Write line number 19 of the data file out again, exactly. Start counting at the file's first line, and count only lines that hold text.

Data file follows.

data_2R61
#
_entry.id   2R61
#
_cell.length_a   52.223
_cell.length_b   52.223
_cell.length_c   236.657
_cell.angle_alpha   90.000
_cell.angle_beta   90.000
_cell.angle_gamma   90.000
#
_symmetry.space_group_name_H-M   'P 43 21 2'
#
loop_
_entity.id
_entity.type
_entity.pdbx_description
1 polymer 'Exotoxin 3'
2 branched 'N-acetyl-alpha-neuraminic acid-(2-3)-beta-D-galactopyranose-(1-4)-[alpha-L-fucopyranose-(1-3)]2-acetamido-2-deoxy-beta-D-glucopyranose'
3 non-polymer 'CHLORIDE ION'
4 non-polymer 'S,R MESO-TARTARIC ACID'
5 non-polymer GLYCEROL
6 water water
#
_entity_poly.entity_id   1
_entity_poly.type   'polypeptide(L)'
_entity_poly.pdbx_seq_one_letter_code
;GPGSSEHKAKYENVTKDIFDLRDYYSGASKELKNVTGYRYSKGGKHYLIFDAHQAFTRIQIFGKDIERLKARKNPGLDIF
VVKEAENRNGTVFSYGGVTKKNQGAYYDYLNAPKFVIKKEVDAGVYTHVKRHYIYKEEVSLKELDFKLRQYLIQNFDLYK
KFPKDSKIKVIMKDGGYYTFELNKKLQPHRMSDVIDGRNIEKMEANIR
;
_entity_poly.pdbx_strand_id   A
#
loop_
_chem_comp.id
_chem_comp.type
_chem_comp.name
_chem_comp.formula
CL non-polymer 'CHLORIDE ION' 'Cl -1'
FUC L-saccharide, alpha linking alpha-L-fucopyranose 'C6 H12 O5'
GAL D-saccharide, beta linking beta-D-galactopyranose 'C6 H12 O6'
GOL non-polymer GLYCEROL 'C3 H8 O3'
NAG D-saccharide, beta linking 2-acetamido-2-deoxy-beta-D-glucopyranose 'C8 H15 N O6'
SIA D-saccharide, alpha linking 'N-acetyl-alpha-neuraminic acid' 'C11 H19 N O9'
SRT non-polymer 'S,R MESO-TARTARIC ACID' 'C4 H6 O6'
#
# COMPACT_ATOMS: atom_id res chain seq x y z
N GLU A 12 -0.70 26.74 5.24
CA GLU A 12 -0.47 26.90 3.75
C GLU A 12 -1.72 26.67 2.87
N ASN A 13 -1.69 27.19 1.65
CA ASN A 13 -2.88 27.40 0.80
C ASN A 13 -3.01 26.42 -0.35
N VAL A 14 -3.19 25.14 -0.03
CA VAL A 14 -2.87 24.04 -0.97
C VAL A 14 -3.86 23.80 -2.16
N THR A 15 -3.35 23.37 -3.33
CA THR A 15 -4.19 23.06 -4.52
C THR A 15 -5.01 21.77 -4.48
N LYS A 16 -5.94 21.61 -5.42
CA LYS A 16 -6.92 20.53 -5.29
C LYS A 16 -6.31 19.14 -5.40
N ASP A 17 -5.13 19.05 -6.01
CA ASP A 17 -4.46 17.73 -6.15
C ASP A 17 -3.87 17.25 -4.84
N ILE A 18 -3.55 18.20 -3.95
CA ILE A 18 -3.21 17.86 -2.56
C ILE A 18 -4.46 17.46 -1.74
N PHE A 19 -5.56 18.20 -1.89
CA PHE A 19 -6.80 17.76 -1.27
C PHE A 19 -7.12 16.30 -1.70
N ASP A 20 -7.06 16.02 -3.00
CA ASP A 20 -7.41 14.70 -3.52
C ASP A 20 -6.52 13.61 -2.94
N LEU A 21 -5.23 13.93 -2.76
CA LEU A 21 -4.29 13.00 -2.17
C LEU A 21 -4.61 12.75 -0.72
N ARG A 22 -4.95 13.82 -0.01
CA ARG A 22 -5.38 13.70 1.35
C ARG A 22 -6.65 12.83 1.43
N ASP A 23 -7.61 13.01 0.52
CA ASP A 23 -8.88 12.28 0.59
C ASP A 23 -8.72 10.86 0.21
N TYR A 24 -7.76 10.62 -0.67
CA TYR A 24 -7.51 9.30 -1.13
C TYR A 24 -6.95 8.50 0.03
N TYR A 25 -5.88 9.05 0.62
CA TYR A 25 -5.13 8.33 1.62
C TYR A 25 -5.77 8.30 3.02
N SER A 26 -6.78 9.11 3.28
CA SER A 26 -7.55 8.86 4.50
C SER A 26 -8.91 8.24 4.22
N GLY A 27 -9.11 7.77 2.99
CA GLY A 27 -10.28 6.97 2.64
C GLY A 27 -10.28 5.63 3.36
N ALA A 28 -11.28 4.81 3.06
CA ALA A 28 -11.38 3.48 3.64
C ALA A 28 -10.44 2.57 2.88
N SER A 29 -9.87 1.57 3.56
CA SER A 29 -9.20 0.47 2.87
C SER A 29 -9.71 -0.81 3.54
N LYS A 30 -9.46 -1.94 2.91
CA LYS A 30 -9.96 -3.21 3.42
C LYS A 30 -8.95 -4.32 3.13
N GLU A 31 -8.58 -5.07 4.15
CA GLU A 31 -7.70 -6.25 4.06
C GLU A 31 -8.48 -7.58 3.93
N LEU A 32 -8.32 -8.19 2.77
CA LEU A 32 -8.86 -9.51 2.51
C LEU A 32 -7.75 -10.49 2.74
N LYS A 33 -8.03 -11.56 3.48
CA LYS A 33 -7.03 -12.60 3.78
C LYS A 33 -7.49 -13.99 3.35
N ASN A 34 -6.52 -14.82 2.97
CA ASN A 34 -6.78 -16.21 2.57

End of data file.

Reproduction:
2 branched 'N-acetyl-alpha-neuraminic acid-(2-3)-beta-D-galactopyranose-(1-4)-[alpha-L-fucopyranose-(1-3)]2-acetamido-2-deoxy-beta-D-glucopyranose'